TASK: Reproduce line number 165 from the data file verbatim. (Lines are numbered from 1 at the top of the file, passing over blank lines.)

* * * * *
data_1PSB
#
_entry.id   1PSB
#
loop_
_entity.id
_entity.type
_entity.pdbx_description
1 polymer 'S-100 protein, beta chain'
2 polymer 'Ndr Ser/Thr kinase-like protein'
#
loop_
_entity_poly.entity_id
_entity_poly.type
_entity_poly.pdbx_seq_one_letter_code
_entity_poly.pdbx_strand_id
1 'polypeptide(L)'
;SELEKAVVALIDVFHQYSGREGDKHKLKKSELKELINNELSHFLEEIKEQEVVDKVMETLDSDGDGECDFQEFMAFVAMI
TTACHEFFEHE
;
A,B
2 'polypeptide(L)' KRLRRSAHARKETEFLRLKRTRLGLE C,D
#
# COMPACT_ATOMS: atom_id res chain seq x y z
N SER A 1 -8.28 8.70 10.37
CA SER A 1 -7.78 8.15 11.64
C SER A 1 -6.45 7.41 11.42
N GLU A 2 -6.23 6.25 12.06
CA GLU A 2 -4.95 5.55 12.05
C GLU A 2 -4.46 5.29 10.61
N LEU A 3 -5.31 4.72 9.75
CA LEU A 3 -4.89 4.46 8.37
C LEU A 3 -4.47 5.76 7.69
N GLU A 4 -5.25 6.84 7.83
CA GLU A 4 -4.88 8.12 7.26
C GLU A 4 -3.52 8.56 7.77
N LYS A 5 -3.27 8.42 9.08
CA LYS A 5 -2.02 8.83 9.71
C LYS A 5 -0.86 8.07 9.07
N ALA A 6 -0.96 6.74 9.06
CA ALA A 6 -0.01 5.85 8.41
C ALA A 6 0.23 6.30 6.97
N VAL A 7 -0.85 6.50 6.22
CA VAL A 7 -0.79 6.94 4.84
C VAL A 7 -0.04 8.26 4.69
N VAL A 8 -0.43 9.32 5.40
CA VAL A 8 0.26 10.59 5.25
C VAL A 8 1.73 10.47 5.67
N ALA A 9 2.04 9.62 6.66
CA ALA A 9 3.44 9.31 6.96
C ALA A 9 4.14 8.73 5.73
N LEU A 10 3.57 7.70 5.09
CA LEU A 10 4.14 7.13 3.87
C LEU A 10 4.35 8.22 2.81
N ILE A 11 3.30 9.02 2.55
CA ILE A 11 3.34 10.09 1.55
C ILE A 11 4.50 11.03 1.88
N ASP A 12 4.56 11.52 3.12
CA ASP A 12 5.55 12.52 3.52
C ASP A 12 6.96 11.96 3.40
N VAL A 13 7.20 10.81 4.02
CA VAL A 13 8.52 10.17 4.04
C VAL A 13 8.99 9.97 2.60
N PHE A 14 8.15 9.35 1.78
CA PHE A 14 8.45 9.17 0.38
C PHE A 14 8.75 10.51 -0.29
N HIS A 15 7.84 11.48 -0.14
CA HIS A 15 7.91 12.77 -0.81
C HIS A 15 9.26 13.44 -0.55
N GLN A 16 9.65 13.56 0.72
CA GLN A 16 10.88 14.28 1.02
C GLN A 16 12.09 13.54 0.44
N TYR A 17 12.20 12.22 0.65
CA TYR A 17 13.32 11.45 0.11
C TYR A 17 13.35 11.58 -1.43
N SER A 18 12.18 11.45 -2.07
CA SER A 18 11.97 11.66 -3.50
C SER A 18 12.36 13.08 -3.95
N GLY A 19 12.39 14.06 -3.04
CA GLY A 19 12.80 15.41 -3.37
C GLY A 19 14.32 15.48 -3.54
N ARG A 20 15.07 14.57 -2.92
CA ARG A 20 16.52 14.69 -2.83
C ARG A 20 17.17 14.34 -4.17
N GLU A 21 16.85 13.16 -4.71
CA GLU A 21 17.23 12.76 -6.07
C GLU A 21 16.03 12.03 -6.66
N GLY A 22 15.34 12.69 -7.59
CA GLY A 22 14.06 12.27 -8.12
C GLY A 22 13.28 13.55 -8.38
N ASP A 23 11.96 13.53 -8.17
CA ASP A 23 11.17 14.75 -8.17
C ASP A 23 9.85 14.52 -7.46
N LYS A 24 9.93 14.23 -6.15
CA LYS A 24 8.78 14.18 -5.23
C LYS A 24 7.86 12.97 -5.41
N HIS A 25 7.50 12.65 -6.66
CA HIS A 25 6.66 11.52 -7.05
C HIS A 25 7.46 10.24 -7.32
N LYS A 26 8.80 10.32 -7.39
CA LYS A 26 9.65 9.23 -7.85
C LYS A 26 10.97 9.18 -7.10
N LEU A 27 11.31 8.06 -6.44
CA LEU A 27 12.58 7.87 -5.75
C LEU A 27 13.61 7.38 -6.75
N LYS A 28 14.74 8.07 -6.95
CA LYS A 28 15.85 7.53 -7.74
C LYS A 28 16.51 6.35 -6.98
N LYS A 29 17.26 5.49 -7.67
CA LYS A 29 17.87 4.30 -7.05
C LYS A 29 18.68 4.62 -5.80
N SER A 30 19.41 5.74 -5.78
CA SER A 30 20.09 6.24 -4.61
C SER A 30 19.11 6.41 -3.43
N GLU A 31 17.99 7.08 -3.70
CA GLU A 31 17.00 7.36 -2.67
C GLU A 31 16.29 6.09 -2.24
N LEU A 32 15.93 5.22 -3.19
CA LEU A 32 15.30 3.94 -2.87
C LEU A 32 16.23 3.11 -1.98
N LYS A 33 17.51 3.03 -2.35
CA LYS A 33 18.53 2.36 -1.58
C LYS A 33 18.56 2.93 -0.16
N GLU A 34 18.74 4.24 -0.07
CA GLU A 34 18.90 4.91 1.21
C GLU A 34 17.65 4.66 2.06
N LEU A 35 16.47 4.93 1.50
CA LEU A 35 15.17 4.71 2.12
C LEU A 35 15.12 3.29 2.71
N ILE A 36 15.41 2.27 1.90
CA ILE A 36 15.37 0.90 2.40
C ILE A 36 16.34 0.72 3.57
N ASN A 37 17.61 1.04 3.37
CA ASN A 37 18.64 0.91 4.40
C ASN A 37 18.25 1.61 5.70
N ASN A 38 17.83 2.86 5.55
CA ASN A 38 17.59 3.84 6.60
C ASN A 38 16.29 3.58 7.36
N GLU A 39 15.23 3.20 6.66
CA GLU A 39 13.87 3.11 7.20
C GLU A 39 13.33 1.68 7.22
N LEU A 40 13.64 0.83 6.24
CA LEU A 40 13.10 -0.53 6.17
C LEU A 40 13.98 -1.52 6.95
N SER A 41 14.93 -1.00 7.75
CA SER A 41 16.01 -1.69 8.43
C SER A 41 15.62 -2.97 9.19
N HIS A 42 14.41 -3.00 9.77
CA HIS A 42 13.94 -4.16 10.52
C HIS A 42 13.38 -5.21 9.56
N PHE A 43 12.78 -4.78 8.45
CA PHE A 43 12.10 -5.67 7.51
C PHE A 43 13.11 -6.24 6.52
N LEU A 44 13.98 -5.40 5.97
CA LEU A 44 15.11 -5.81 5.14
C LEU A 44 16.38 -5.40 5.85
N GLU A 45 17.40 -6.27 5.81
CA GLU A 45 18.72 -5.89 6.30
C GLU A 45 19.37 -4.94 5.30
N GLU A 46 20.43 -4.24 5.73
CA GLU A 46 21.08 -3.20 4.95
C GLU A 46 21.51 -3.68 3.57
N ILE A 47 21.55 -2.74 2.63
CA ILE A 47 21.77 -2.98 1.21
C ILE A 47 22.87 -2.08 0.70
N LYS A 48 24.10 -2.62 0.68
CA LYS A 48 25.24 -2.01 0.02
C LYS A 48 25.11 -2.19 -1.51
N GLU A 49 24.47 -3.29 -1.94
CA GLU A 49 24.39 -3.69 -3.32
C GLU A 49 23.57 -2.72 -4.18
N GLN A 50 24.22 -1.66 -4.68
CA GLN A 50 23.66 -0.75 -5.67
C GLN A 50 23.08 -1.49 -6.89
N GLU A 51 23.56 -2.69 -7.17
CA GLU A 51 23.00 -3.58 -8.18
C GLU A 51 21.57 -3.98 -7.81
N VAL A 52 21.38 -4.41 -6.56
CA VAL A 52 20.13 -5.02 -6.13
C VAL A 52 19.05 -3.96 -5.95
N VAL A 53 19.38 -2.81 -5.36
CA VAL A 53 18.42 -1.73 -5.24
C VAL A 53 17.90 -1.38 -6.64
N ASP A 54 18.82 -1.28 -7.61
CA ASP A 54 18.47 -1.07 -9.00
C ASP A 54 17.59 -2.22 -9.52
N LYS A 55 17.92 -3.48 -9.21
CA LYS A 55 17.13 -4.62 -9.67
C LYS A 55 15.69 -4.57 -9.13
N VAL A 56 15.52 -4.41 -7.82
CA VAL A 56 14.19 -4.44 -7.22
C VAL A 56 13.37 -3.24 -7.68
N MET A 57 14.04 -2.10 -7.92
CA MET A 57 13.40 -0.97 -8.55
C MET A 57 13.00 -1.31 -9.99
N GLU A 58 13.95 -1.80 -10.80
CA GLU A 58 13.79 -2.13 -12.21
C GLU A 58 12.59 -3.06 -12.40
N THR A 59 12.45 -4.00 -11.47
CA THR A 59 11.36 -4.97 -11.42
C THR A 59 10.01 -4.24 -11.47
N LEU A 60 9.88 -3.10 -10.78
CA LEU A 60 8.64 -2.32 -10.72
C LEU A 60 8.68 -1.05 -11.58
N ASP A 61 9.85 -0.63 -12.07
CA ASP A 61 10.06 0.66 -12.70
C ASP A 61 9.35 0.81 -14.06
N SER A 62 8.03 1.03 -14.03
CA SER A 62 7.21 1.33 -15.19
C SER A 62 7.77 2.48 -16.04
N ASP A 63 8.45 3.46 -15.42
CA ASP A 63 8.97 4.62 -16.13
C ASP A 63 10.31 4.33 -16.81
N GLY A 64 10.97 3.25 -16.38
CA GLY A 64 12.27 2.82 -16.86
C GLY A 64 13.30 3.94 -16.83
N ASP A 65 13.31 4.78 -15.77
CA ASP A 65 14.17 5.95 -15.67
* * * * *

C ILE A 47 22.87 -2.08 0.70